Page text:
Vivian Maier- Self-Portrait (Car Window Reflection with Leaf)

Vivian Maier, Self-Portrait (Car Window Reflection with Leaf), ca. 1967

Gelatin silver, printed 2011, edition 2/15, 20 x 16 in. (50.8 x 40.6 cm)

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Vivian Maier- Untitled (Boys' Legs at Beach)

Vivian Maier, Untitled (Boys' Legs at Beach), ca. 1967

Gelatin silver, edition of 15, 20 x 16 in.

Vivian Maier- Untitled (Marquee, "Master of Horror")

Vivian Maier, Untitled (Marquee, "Master of Horror"), ca. 1960s

Gelatin silver, printed 2011, edition 1/15, 20 x 16 in. (50.8 x 40.6 cm)

Vivian Maier, Untitled (Hands Behind Back, Cigarette)

Vivian Maier, Untitled (Hands Behind Back, Cigarette), ca. 1960s

Gelatin silver, edition of 15, 20 x 16 in.

Vivian Maier- Self-Portrait

Vivian Maier, Self-Portrait (Window, Mirror Reflection), ca. 1960s

Gelatin silver, printed 2011, edition 1/15, 20 x 16 in. (50.8 x 40.6 cm)

SOLD OUT

Vivian Maier- Untitled (Couple Embracing with Checkered Clothing)

Vivian Maier, Untitled (Couple Embracing with Checkered Clothing), ca. 1960s

Gelatin silver, edition of 15, 20 x 16 in.

SOLD OUT

PRESS RELEASE

Steven Kasher Gallery is delighted to present the recently discovered work of Vivian Maier.Vivian Maier features over 40 black and white prints.  Maier, whose day job was as a nanny, took over 100,000 distinctive street photographs, mostly in New York City and Chicago, yet showed the results to no one. This is a startling posthumous discovery of a major photographer, ranking with those of E. J. Bellocq and Mike Disfarmer. The exhibition is accompanied by a publication: Vivian Maier: Street Photographer (powerHouse Books, 2011), foreword by Geoff Dyer.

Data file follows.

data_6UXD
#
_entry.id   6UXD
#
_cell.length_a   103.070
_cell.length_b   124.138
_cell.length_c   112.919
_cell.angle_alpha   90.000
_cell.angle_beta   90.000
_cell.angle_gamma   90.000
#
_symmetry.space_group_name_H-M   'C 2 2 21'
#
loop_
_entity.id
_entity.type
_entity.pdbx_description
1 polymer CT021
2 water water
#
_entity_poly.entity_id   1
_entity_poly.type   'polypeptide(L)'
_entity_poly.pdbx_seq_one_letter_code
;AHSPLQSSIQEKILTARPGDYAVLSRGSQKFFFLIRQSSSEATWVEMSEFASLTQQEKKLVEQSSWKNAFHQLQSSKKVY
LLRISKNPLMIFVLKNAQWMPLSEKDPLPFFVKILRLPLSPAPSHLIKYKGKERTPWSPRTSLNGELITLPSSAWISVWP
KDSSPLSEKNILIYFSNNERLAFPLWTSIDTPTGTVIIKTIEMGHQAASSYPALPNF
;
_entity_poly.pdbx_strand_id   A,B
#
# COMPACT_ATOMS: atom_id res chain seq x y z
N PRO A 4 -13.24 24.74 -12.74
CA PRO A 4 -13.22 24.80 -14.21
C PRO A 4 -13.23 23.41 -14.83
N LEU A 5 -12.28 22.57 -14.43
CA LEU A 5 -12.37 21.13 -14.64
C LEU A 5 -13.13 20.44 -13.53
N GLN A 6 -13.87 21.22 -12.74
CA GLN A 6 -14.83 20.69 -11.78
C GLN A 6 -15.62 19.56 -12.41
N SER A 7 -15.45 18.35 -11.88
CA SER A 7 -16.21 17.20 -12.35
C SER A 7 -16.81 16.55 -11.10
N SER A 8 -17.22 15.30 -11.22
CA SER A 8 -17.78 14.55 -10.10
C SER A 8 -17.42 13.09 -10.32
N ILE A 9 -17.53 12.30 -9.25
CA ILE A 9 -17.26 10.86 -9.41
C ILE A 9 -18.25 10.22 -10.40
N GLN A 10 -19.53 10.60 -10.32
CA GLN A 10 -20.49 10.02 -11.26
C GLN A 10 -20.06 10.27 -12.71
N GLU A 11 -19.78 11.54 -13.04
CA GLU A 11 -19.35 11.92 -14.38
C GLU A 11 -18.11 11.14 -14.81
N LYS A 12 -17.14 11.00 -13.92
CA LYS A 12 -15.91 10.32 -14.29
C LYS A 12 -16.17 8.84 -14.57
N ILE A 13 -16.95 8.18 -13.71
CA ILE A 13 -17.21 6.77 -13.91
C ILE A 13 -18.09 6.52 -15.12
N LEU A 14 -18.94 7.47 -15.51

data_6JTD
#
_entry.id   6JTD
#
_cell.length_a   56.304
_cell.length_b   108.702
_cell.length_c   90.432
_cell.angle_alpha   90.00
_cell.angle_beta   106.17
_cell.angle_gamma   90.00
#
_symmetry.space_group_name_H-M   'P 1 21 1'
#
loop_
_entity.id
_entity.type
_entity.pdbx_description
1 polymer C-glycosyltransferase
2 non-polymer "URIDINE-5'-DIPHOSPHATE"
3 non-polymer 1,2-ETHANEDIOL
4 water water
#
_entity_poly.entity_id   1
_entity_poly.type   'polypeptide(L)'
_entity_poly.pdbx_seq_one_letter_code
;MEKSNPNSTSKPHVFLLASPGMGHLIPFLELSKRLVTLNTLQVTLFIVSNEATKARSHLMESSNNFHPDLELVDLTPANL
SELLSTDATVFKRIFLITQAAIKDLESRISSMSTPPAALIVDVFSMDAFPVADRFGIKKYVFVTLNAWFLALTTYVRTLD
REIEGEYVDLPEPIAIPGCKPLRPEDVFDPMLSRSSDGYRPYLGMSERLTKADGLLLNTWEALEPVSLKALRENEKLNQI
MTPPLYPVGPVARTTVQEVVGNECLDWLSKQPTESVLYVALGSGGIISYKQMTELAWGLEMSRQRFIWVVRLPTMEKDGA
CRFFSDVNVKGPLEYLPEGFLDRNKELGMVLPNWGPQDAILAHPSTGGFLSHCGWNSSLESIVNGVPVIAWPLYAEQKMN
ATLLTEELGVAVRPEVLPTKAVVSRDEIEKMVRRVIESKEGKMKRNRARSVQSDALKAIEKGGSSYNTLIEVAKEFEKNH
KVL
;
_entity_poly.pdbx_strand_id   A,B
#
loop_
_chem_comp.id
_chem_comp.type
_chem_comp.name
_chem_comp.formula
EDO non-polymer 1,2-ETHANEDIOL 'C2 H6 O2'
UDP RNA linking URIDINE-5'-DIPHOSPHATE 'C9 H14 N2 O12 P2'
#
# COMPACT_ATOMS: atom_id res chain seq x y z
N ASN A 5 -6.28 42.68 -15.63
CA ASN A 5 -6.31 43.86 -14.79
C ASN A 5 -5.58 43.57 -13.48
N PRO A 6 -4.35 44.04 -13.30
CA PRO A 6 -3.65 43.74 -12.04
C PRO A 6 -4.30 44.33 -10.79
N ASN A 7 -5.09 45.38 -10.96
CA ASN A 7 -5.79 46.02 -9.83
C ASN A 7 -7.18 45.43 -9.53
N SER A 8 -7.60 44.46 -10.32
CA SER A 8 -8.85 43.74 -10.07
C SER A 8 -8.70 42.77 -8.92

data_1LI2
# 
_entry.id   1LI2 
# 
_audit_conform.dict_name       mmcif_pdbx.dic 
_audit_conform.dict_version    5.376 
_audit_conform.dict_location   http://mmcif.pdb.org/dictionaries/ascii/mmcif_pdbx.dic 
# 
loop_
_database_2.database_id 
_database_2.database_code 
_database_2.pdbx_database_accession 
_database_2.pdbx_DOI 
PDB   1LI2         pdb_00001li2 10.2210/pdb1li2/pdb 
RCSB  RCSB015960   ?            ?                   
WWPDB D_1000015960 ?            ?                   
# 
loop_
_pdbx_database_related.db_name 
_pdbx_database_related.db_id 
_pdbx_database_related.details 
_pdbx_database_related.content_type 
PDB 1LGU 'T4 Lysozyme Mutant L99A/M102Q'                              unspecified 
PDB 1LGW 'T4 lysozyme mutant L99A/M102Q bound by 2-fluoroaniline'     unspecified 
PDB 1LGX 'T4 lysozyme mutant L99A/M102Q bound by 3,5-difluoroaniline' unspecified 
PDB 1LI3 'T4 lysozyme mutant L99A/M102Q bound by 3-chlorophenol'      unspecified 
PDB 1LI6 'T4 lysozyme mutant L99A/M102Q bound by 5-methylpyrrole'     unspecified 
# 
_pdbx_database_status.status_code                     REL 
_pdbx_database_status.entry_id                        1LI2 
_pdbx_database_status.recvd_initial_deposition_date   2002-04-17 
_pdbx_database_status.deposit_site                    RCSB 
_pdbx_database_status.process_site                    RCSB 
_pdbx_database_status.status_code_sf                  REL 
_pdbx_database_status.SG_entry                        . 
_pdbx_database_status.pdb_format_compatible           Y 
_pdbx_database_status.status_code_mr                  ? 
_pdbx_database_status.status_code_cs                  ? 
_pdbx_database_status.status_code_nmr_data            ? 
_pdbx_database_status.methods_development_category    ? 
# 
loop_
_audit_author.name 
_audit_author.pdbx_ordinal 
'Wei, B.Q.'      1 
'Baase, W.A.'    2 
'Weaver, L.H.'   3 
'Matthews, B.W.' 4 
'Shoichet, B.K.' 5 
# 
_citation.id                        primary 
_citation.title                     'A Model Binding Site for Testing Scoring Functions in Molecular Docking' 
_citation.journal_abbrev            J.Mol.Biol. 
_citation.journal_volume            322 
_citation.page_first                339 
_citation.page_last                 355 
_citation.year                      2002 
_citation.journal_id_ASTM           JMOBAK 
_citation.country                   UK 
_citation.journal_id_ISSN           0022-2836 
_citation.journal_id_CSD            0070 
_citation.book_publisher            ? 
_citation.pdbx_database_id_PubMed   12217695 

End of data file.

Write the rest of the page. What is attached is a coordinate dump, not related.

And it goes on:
What makes Maier unique is that her pictures were made for no one, not even herself. They weren't printed at all. They are pure witness. She records but never plays back. Her pictures have no intention but to represent what her curiosity and her feelings demand. That demand must have been pressing indeed, to generate so much meticulous work.

The recent discovery of Maier’s pictures has resounded through the photography world. Websites and blogs devoted to her work have attracted considerable attention and comment. Successful shows have been mounted in Chicago and London. Stories have appeared in The New York Times, NPR, La Republica, Time, The Wall Street Journal, The Independent, The Guardian, CBS News, Smithsonian, and more.

Maier’s subject is the interaction of the individual and the city in the 1950s-70s. She scouts out solitaries of all ages and frames them in poignant juxtapositions. Her pictures have the tug of effecting urgency. It is hard enough to find this quality and quantity of fresh and moving images in a trained photographer who has benefited from schooling and a community of fellow artists. It is astounding to find it in someone with no formal training and no network of peers.

There is still very little known about the life of Vivian Maier. What is known is that she was born in New York in 1926 and worked as a nanny for a family on Chicago’s North Shore during the 50s and 60s. Seemingly without a family of her own, the children she cared for eventually acted as caregivers for Maier herself in the autumn of her life. She passed away in 2009 at the age of 83.

Vivian Maier will be on view from December 15 - February 25, 2012. Steven Kasher Gallery is located at 521 W. 23rd St., New York, NY 10011.